Hello, and welcome to my 2019 A to Z Challenge! This year, I am giving you my personal list of Golden Age Mystery Tropes. Particularly clue-tropes, and also those tropes that an experienced mystery reader finds herself using to solve the mystery without reference to the actual clues.
This one is, I think, another pure trope-clue, one that is useful to readers wishing to solve the mystery through cheating, but is of no use whatsoever to the investigators within the story. It is that horrid fellow…
The Wedded Blister
Lady Gawdawful sat silent and subdued at her own tea-table, occasionally emitting a hollow groan of despair, which her husband was always quick to interpret for the company.
“Oooh,” said Lady Gawdawful, staring off into nothing with an expression of dazed pain in her lovely eyes.
“My wife,” said Sir Gawdawful, “is no doubt reflecting on the cessation of her pocket money, a step I have–I don’t know if I’ve mentioned the fact–lately felt compelled to take.”
We all assured him that he had mentioned it, but that didn’t stop him. With a malevolent eye on the pale face of his young wife, he continued.
“Yes, an inconvenience, certainly, for one so placed–no money whatever of her own, you know, none at all–but I won’t have her dressing herself at my expense for the pleasure of other men. Pass the scones, my dear. You are neglecting our guests.”
Lady Gawdawful passed the scones with an unhappy laugh.
“Now, I imagine, my dear wife is thinking of young Stephen Forthright, from the estate next door. Do you know, she almost married him? And they are still–ah–quite good friends. A slight hitch has recently occurred, however, as I’ve told the fellow that next time he calls on my wife I’ll horsewhip him.” And Sir Gawdawful, taking a flask from his pocket, added liberal amounts of some strong liquor to his tea.
“Innocent–our friendship is–innocent,” moaned Lady Gawdawful.
Sir Gawdawful hiccuped unpleasantly. “My dear, do you not think you might be embarrassing our guests with these personal revelations?” He asked anxiously.
Poor Lady Gawdawful! She has somehow accidentally married a cad instead of nice Mr. Forthright, and now she is suffering for it in every possible way. Think of it–a slight lapse of attention, a vague acquiescence at an altar, and now she’s tied for life to a suspicious, jealous brute–one who probably takes a fairly lenient view of his own infidelities, but who is crushingly severe about any suspected lapses on the part of his wife.
And she’s probably not even being technically unfaithful to her horrid old husband–because then her martyrdom would be sticky and complicated and human, and she might lose the sympathy of some of the readers. No, she merely turns to Stephen Forthright for comfort in her misery, and she occasionally permits him to pat her hand. If they’re both wearing gloves, that is. Her situation is totally miserable, and only we, the readers, know that soon all will be well for her.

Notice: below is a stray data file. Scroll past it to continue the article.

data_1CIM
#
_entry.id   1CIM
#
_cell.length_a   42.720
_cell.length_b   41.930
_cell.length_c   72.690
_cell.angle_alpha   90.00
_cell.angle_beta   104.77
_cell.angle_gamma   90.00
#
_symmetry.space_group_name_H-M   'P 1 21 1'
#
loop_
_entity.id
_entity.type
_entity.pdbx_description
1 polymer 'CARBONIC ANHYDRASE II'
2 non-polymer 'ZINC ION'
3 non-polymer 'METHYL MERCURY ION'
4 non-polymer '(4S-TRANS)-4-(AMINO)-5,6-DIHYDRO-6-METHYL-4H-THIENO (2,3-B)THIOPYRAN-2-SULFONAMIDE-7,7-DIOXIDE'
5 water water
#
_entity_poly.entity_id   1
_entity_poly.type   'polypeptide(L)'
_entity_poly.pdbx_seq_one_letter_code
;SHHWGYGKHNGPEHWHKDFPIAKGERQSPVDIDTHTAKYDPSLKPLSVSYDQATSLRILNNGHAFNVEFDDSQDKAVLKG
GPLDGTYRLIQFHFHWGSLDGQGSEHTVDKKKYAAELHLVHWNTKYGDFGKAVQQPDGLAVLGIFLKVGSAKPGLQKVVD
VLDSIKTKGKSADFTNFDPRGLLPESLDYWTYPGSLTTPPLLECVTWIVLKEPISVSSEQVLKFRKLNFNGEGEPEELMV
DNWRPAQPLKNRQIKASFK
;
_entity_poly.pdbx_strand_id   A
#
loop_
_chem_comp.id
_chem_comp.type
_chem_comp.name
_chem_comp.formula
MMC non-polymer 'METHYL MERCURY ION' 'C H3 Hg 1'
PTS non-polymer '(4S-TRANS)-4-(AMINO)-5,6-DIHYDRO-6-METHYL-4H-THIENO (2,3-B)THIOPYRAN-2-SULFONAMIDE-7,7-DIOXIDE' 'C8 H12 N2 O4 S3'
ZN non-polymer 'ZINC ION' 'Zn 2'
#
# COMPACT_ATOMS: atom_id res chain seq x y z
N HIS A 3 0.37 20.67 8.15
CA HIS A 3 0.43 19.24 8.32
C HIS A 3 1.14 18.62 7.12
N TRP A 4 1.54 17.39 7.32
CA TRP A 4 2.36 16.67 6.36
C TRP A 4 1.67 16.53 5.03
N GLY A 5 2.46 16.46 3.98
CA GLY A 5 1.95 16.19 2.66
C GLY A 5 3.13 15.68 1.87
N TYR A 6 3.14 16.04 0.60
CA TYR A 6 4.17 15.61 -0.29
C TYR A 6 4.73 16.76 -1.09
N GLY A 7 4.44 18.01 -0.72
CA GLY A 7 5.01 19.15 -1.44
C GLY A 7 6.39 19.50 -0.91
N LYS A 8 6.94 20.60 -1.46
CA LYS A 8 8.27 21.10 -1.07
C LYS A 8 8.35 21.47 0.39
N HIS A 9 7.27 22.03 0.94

Yes, we readers can trust that the nice mystery writer will fix this dreadful situation. If Sir Gawdawful is not the victim in this mystery, he will be the villain. Either way, he’ll be dead by the end of the book, and Lady Gawdawful can marry her true love with a clear conscience, which will be nice for both of them. Either way, the Wedded Blister is for it. He is, like Alice in The Triangle, in the way. He will be removed.
But not, of course, by either Mr. Forthright or Lady Gawdawful. They have to live until the end of the book, so they can be together. They will come under great suspicion, but they will manage not to have committed the murder, and all will be well for them in the end. If, that is, they are both very, very good.
Notice the contrast between this situation and The Triangle. There, we have a nice married couple and a third party of, at least, questionable niceness. In this case, the marriage will be fixed. Here, we have the marriage of a beastly cad and a martyr, with a saint-like third party. In this case, the marriage will be ended (by the death of the cad), and a second, better marriage will be arranged. Perhaps this second marriage will then form the basis of a Triangle. Who knows?
By the way, it is possible to have a female Wedded Blister, with a suffering husband–but, if I remember correctly, the husband generally receives less sympathetic treatment by the author than in the case of a suffering wife. He may even, I believe, be the killer.
Have you encountered any Wedded Blisters in any mystery novels you’ve read, dear reader? Does it always work out as I have claimed above, or are there variants or counter-examples? What do you think of this as a trope? Would you like to say hello? Leave a comment!